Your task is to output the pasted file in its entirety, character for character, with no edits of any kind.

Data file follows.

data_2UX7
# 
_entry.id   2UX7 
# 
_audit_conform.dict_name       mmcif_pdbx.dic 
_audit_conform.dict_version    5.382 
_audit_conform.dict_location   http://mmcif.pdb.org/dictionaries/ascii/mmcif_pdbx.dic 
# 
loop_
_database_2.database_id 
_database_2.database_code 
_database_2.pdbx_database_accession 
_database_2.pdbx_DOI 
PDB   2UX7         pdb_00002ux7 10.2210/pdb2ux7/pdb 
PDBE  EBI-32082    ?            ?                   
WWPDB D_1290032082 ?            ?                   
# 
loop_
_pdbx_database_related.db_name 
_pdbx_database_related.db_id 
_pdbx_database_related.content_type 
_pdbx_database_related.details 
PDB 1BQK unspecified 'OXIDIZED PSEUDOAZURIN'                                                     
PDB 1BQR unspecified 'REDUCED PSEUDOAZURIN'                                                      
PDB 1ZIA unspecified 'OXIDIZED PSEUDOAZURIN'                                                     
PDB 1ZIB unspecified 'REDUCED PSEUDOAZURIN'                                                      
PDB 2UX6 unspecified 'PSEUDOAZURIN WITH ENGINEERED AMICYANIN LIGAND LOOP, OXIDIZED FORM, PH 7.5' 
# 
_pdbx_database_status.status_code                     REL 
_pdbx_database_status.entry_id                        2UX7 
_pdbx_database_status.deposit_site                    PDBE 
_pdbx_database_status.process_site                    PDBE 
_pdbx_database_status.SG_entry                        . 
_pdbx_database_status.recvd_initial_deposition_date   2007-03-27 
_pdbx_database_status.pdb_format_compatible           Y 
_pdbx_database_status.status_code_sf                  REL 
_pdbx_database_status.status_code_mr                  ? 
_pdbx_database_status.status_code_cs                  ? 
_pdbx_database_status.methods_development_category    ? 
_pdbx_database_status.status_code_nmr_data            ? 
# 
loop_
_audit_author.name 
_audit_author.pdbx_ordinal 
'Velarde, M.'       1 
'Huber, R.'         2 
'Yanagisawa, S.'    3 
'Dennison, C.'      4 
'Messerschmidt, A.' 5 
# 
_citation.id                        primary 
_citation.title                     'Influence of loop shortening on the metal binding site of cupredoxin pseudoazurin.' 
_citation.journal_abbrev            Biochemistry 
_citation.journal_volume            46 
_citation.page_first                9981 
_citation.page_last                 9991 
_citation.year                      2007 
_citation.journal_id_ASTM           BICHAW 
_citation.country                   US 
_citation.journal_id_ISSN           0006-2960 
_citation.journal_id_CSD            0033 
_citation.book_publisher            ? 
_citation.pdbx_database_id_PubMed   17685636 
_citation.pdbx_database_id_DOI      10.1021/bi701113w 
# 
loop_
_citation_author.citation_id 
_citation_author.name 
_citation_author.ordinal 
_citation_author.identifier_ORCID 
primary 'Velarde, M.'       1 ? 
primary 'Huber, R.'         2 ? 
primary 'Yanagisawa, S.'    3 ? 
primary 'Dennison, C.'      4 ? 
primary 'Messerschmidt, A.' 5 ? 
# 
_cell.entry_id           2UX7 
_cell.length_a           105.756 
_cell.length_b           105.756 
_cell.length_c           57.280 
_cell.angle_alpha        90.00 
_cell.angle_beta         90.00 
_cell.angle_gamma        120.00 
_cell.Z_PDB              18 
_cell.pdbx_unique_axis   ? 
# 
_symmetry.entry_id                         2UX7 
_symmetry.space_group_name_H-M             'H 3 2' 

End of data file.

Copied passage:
data_2UX7
# 
_entry.id   2UX7 
# 
_audit_conform.dict_name       mmcif_pdbx.dic 
_audit_conform.dict_version    5.382 
_audit_conform.dict_location   http://mmcif.pdb.org/dictionaries/ascii/mmcif_pdbx.dic 
# 
loop_
_database_2.database_id 
_database_2.database_code 
_database_2.pdbx_database_accession 
_database_2.pdbx_DOI 
PDB   2UX7         pdb_00002ux7 10.2210/pdb2ux7/pdb 
PDBE  EBI-32082    ?            ?                   
WWPDB D_1290032082 ?            ?                   
# 
loop_
_pdbx_database_related.db_name 
_pdbx_database_related.db_id 
_pdbx_database_related.content_type 
_pdbx_database_related.details 
PDB 1BQK unspecified 'OXIDIZED PSEUDOAZURIN'                                                     
PDB 1BQR unspecified 'REDUCED PSEUDOAZURIN'                                                      
PDB 1ZIA unspecified 'OXIDIZED PSEUDOAZURIN'                                                     
PDB 1ZIB unspecified 'REDUCED PSEUDOAZURIN'                                                      
PDB 2UX6 unspecified 'PSEUDOAZURIN WITH ENGINEERED AMICYANIN LIGAND LOOP, OXIDIZED FORM, PH 7.5' 
# 
_pdbx_database_status.status_code                     REL 
_pdbx_database_status.entry_id                        2UX7 
_pdbx_database_status.deposit_site                    PDBE 
_pdbx_database_status.process_site                    PDBE 
_pdbx_database_status.SG_entry                        . 
_pdbx_database_status.recvd_initial_deposition_date   2007-03-27 
_pdbx_database_status.pdb_format_compatible           Y 
_pdbx_database_status.status_code_sf                  REL 
_pdbx_database_status.status_code_mr                  ? 
_pdbx_database_status.status_code_cs                  ? 
_pdbx_database_status.methods_development_category    ? 
_pdbx_database_status.status_code_nmr_data            ? 
# 
loop_
_audit_author.name 
_audit_author.pdbx_ordinal 
'Velarde, M.'       1 
'Huber, R.'         2 
'Yanagisawa, S.'    3 
'Dennison, C.'      4 
'Messerschmidt, A.' 5 
# 
_citation.id                        primary 
_citation.title                     'Influence of loop shortening on the metal binding site of cupredoxin pseudoazurin.' 
_citation.journal_abbrev            Biochemistry 
_citation.journal_volume            46 
_citation.page_first                9981 
_citation.page_last                 9991 
_citation.year                      2007 
_citation.journal_id_ASTM           BICHAW 
_citation.country                   US 
_citation.journal_id_ISSN           0006-2960 
_citation.journal_id_CSD            0033 
_citation.book_publisher            ? 
_citation.pdbx_database_id_PubMed   17685636 
_citation.pdbx_database_id_DOI      10.1021/bi701113w 
# 
loop_
_citation_author.citation_id 
_citation_author.name 
_citation_author.ordinal 
_citation_author.identifier_ORCID 
primary 'Velarde, M.'       1 ? 
primary 'Huber, R.'         2 ? 
primary 'Yanagisawa, S.'    3 ? 
primary 'Dennison, C.'      4 ? 
primary 'Messerschmidt, A.' 5 ? 
# 
_cell.entry_id           2UX7 
_cell.length_a           105.756 
_cell.length_b           105.756 
_cell.length_c           57.280 
_cell.angle_alpha        90.00 
_cell.angle_beta         90.00 
_cell.angle_gamma        120.00 
_cell.Z_PDB              18 
_cell.pdbx_unique_axis   ? 
# 
_symmetry.entry_id                         2UX7 
_symmetry.space_group_name_H-M             'H 3 2' 